There has been a larger collective floundering across the political spectrum, including in Labour. We are living through a period of national democratic failure. We are deeply divided in many ways, not just over Brexit. Long-term comprehensive reform of Britain’s concentrations of economic, social and political power is essential. Inequality must be tackled in a radical way, from the top as well as the bottom. There must be innovative, sustainable plans for towns, for the north, for the many areas that feel excluded from progress and success. There is no single magic answer to this national need. The past is no solution. That is partly why the Guardian has been and continues to be cautious about advocating a second referendum on Brexit as the solution to this wider failure of politics-as-usual. It may, in the end, be the only practical option facing MPs on Brexit. But badly framed referendums are a crude way of making democratic decisions, especially because referendums empower those who shout loudest.
Parliament’s role is crucial, but parliament is not perfect. Brexit has exposed the decrepit nature of our political system’s hardware (its constitutional arrangements) as well as its software (the way we do politics). We need to open up to new forms of power and politics – better distributed, more diverse, more strongly integrated, and more modern. Parliamentary sovereignty needs to be better rooted in the people. Other forms of deliberative debate are essential buttresses of the parliamentary process. Ireland found a reasoned route through its own long and divisive argument over abortion through such a mechanism. A citizens’ assembly of voters – a representative group of voters selected at random – held a dignified and detailed civic conversation over several weekend sessions about the practical way forward. Its reasoned conclusions formed the basis of the proposal approved by the Irish people last May and passed into law last month. The contrast between this form of political dispute resolution and Britain’s argument in and since 2016 is humbling. This lesson must be learned and applied in the reopening of the Brexit question.
There is no outcome on the table this month that will not be divisive for years to come. That is true of a no-deal Brexit, which would be disastrous for the vast majority, especially younger people. It is true for Mrs May’s deal, as it sets the terms of the UK’s departure but not the nature of the future relationship with the EU, leaving the door open to more venomous debate. And it is true of a second referendum, because leave voters will fear that this is merely a device to rob them of their voice and restore a failed form of politics which has done little or nothing for them.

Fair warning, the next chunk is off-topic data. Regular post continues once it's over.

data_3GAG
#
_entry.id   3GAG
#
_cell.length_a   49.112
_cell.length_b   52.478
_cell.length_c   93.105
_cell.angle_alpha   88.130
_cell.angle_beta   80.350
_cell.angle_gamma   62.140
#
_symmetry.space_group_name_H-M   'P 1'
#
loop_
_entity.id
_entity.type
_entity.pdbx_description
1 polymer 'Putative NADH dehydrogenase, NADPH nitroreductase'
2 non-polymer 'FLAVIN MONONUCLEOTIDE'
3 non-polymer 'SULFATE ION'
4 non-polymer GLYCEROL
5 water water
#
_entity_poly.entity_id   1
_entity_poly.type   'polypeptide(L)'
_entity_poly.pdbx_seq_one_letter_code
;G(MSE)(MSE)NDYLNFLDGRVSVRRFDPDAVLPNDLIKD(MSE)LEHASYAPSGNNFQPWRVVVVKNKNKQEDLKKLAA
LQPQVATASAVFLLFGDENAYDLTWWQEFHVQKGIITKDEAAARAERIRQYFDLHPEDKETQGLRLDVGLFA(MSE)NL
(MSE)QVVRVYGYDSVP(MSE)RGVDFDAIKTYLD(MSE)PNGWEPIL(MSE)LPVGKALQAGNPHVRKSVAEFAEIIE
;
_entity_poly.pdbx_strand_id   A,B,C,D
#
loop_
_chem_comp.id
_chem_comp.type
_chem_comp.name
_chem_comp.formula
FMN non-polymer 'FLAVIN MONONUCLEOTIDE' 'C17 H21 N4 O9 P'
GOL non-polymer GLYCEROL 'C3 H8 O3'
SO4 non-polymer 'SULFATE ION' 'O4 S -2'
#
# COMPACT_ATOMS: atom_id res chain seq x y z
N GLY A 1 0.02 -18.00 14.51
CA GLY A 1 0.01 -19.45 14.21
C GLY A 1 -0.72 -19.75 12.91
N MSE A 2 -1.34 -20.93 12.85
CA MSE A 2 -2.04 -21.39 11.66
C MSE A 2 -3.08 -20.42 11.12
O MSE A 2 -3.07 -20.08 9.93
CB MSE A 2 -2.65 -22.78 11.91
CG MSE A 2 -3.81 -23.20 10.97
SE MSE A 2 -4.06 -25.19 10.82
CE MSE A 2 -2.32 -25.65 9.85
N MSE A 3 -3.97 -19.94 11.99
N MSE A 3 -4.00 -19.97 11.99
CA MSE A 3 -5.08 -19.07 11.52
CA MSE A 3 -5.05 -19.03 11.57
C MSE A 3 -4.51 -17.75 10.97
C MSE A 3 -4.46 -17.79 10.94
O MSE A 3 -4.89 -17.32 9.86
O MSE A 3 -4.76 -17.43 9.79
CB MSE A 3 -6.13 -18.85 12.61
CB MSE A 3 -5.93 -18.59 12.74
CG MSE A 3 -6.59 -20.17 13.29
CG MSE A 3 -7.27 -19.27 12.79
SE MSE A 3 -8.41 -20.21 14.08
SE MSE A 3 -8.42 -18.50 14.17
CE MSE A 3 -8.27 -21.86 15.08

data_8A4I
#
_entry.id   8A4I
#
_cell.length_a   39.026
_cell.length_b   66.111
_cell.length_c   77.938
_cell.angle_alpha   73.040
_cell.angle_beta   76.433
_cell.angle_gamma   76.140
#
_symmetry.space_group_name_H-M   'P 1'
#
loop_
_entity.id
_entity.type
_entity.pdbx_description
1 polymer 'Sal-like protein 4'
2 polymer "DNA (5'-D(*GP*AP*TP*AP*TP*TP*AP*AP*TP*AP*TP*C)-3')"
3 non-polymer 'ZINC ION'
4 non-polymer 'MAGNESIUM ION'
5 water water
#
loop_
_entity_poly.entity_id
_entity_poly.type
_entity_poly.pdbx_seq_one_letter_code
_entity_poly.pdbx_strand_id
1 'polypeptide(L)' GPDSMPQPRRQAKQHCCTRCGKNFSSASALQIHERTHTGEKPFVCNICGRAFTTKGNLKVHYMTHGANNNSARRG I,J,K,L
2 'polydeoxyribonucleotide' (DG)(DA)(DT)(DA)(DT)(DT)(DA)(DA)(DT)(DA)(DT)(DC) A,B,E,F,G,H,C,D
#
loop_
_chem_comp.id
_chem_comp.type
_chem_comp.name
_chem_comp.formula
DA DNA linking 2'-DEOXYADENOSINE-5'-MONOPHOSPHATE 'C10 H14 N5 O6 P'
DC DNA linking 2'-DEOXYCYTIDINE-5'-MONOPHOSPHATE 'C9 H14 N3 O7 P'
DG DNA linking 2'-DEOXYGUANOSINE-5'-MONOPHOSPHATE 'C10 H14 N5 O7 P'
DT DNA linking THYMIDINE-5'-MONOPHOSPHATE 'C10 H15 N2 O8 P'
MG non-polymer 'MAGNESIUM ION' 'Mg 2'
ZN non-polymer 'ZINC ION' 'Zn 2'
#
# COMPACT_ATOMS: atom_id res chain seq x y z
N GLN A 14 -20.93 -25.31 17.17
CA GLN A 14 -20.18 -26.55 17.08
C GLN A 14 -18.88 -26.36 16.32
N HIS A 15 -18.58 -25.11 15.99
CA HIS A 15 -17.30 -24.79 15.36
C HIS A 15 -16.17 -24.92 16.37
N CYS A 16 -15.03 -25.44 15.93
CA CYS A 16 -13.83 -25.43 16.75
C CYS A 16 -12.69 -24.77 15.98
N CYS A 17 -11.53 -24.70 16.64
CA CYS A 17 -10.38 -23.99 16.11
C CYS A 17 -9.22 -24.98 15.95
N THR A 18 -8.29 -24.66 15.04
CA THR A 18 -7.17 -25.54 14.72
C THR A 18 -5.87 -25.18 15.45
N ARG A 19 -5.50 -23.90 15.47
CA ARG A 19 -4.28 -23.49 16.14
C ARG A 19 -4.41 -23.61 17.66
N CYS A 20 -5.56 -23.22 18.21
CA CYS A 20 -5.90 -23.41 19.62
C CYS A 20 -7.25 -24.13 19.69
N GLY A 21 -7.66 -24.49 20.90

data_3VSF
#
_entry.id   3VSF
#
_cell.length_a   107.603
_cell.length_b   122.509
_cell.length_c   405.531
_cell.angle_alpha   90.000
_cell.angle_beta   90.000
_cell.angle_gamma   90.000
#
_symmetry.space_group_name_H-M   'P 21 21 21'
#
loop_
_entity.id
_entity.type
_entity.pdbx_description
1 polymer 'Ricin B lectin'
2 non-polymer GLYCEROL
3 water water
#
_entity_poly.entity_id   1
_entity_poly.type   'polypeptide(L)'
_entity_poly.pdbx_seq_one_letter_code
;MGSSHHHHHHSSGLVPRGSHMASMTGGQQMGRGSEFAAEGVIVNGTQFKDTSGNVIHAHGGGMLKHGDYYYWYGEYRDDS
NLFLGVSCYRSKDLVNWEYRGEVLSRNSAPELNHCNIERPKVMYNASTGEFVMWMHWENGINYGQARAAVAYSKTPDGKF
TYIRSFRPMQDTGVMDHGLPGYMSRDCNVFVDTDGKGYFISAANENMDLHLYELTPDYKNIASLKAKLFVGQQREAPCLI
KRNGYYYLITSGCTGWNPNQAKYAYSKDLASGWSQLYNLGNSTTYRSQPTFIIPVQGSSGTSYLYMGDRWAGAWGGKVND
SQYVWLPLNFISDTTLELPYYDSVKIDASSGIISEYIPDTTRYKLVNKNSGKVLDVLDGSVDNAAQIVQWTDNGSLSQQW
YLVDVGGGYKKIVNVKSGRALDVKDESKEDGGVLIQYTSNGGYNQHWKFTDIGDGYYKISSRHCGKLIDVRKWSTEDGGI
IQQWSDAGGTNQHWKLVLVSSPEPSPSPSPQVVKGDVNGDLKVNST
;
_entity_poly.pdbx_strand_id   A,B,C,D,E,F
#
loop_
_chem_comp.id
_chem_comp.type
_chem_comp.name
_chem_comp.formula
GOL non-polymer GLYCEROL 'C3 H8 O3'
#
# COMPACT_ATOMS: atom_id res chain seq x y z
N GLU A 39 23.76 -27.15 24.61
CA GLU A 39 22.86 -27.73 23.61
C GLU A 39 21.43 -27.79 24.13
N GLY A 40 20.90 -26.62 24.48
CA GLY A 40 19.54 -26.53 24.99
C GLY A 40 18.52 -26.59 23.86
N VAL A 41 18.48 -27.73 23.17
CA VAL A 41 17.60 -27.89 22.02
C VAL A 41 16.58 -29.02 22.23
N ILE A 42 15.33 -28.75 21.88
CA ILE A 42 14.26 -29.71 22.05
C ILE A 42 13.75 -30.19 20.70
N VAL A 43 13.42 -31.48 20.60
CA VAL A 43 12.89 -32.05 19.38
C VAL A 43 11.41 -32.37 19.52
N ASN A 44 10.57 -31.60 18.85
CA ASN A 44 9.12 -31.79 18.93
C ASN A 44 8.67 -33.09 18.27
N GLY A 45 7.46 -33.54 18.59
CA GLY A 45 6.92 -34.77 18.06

No one creates division lightly. But divisions can be mitigated and rationally resolved in significant ways if the perils are recognised and the anxieties that underlie them are determinedly addressed. If Mrs May’s deal is rejected, as it should be, Britain should pause the article 50 process and put Brexit on hold. Parliament should explicitly reject no-deal. MPs should then open up the debate to the country: first, by establishing a citizens’ assembly to examine the options and issues that face the nation; and second, by giving parliament the right, if it so chooses, to put these alternatives in a referendum this year or next. Such a vote should not be a repeat of 2016, but a choice between new options for Britain’s future relationship with Europe which are spelled out and which parliament can implement. This would require a set of clear and plausible alternatives, and the time and political support for the assembly to deliberate. Given the schisms that we are seeking to heal, the medicine is not less democracy but more.
This newspaper wants to see a reformed Britain within a reformed European Union. Neither part of this will be better achieved with Britain outside the EU. The issue facing the country this month is not simply Brexit. It is the kind of Britain in Europe we seek to be. All the major parties have, in different ways, let the country down on Brexit. That is why any parliamentary vote for a second referendum must also be rooted in a more radical approach to political economy, in actively reducing the inequality between regions and communities, in a practical debate about immigration control, and ultimately in reform of democratic institutions. The correct relationship with Europe is inextricably linked to the need to invest in future-focused industries and work, and to a whole-nation redistribution of investment and power to the English regions, Wales, Scotland and Northern Ireland.
This is a movement that, in the current parliament, can only be achieved if Labour wants it to happen. The responsibility on the Labour party to rise to the occasion is very great and will define its future relevance. The overarching purpose must be to bind Britain together, not force it further apart. This intent must be realised in long-term national promises, strategies and programmes, aiming at leave and remain voters alike and across the political spectrum. The message must be that this country needs a new and fairer deal, and that this is best guaranteed by a better Britain in a better Europe. The government has failed, so we must go back to the people. (The Guardian)